Ecuador president slams ‘discourteous and aggressive behaviour’ of Julian Assange as he reveals UK was asked to guarantee he wouldn’t be extradited to a country with the death penalty

Lenin Moreno, President of Ecuador, said in a statement on Julian Assange that he had displayed ‘discourteous and aggressive behaviour’.

He said: ‘Ecuador sovereignly has decided to terminate the diplomatic asylum granted to Mr Assange in 2012. For six years and 10 months, the Ecuadorian people have protected the human rights of Mr Assange and have provided for his everyday needs at the facilities of our Embassy in London. 

Ecuador's President Lenin Moreno speaks in a televised address about Julian Assange

Ecuador’s President Lenin Moreno speaks in a televised address about Julian Assange

‘Ecuador has fulfilled its obligations in the framework of international law. On the other hand, Mr Assange violated, repeatedly, clear cut provisions of the conventions on diplomatic asylum of Havana and Caracas; despite the fact that he was requested on several occasions to respect and abide by these rules.

‘He particularly violated the norm of not intervening in the internal affairs of other states. The most recent incident occurred in January 2019, when WikiLeaks leaked Vatican documents. Key members of that organisation visited Mr Assange before and after such illegal acts.

‘This and other publications have confirmed the world’s suspicion that Mr Assange is still linked to WikiLeaks and therefore involved in interfering in internal affairs of other states.

‘The patience of Ecuador has reached its limit on the behaviour of Mr Assange. He installed electronic and distortion equipment not allowed. He blocked the security cameras of the Ecuadorian Mission in London.

‘He has confronted and mistreated guards. He had accessed the security files of our Embassy without permission. He claimed to be isolated and rejected the internet connection offered by the Embassy, and yet he had a mobile phone with which he communicated with the outside world.’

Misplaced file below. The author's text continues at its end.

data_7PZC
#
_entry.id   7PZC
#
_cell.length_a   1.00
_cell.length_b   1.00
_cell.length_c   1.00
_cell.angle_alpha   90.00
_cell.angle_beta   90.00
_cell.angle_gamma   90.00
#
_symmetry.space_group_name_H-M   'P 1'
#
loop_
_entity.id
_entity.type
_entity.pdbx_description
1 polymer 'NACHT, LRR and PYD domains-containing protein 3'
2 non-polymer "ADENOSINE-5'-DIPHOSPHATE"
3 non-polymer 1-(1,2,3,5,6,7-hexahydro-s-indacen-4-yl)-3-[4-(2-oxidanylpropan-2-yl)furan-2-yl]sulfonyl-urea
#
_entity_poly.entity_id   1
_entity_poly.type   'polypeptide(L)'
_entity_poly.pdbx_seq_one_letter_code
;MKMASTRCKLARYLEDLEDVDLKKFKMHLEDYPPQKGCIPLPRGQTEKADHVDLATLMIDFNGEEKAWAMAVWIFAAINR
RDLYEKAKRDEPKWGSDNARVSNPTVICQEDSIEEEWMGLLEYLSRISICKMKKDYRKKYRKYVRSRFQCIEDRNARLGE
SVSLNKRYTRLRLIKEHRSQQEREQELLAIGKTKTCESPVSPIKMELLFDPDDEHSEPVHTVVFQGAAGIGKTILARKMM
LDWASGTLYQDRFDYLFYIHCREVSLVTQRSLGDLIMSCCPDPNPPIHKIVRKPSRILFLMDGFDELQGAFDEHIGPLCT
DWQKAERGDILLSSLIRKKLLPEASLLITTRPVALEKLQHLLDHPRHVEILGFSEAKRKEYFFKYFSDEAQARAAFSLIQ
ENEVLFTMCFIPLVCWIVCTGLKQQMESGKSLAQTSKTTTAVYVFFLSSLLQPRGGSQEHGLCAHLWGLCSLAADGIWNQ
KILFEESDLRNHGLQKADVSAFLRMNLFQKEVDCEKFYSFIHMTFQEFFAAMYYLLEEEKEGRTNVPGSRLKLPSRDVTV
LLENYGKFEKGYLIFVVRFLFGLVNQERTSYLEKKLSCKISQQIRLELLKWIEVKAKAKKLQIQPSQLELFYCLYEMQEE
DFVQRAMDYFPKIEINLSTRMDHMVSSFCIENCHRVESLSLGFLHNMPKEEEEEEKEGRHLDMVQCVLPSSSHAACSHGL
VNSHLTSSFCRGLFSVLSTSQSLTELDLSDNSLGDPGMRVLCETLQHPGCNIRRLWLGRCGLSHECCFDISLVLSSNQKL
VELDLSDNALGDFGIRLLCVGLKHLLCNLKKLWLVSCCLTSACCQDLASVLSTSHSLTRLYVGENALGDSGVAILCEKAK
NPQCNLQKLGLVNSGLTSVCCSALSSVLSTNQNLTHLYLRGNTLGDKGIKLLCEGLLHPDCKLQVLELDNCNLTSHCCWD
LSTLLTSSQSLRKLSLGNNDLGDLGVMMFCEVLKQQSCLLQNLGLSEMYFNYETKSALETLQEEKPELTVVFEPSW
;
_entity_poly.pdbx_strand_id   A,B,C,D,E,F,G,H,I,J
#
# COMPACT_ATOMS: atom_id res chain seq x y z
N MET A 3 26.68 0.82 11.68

‘You are devils and liars and thieves. And you will ROTT And WE WILL RISE ✊.’ 

Meanwhile, US whistleblower Edward Snowden warned the arrest was a ‘dark moment for press freedom’.

Snowden tweeted: ‘Images of Ecuador’s ambassador inviting the UK’s secret police into the embassy to drag a publisher of-like it or not-award-winning journalism out of the building are going to end up in the history books.

‘Assange’s critics may cheer, but this is a dark moment for press freedom.’

Snowden is currently living in exile Russia having fled the US after leaking a huge cache of declassified documents back in 2013.

The Former CIA agent has been a longstanding supporter of Assange’s cause having allegedly been helped by the WikiLeaks founder in handing over the secret documents to journalists.

Assange’s arrest comes a day after Wikileaks accused the Ecuadorean Government of an ‘extensive spying operation’.

In a press conference on Wednesday, it was alleged that the WikiLeaks founder’s meetings with lawyers and a doctor inside the Ecuador embassy in London over the past year had been secretly filmed.

The anti-secrecy organization said it had been offered all the material from an unnamed person in Spain, if it paid €3million (£2.6million). 

WikiLeaks also told how it assumed the information had been handed over to the administration of US President Donald Trump.

Assange had refused to leave the embassy, claiming he would be extradited to the United States for questioning over the activities of WikiLeaks if he did so.

Foreign Secretary Jeremy Hunt said following the arrest: ‘What we have shown today is that nobody is above the law – Julian Assange is no hero. 

‘He’s hidden from the truth for years and years and it’s right that his future should be decided in the British judicial system.’

He added: ‘What has happened today is the result of years of careful diplomacy by the Foreign Office.’

Mr Hunt added: ‘[It’s] a very courageous decision by President Moreno in Ecuador to resolve this situation that’s been going on for nearly seven years.

‘It’s not so much that Julian Assange was being held hostage in the Ecuadorian Embassy, it was actually Julian Assange holding the Ecuadorian Embassy hostage. It was a situation that was absolutely intolerable to them.’

In a statement this morning, Scotland Yard said: ‘Julian Assange, 47, has today, Thursday 11 April, been arrested by officers from the Metropolitan Police Service (MPS) at the Embassy of Ecuador, Hans Crescent, SW1 on a warrant issued by Westminster Magistrates’ Court on 29 June 2012, for failing to surrender to the court.

‘He has been taken into custody at a central London police station where he will remain, before being presented before Westminster Magistrates’ Court as soon as is possible.

‘The MPS had a duty to execute the warrant, on behalf of Westminster Magistrates’ Court, and was invited into the embassy by the Ambassador, following the Ecuadorian government’s withdrawal of asylum.’ 

WikiLeaks tweeted: ‘URGENT: Ecuador has illigally (sic) terminated Assange political asylum in violation of international law.

‘He was arrested by the British police inside the Ecuadorian embassy minutes ago.’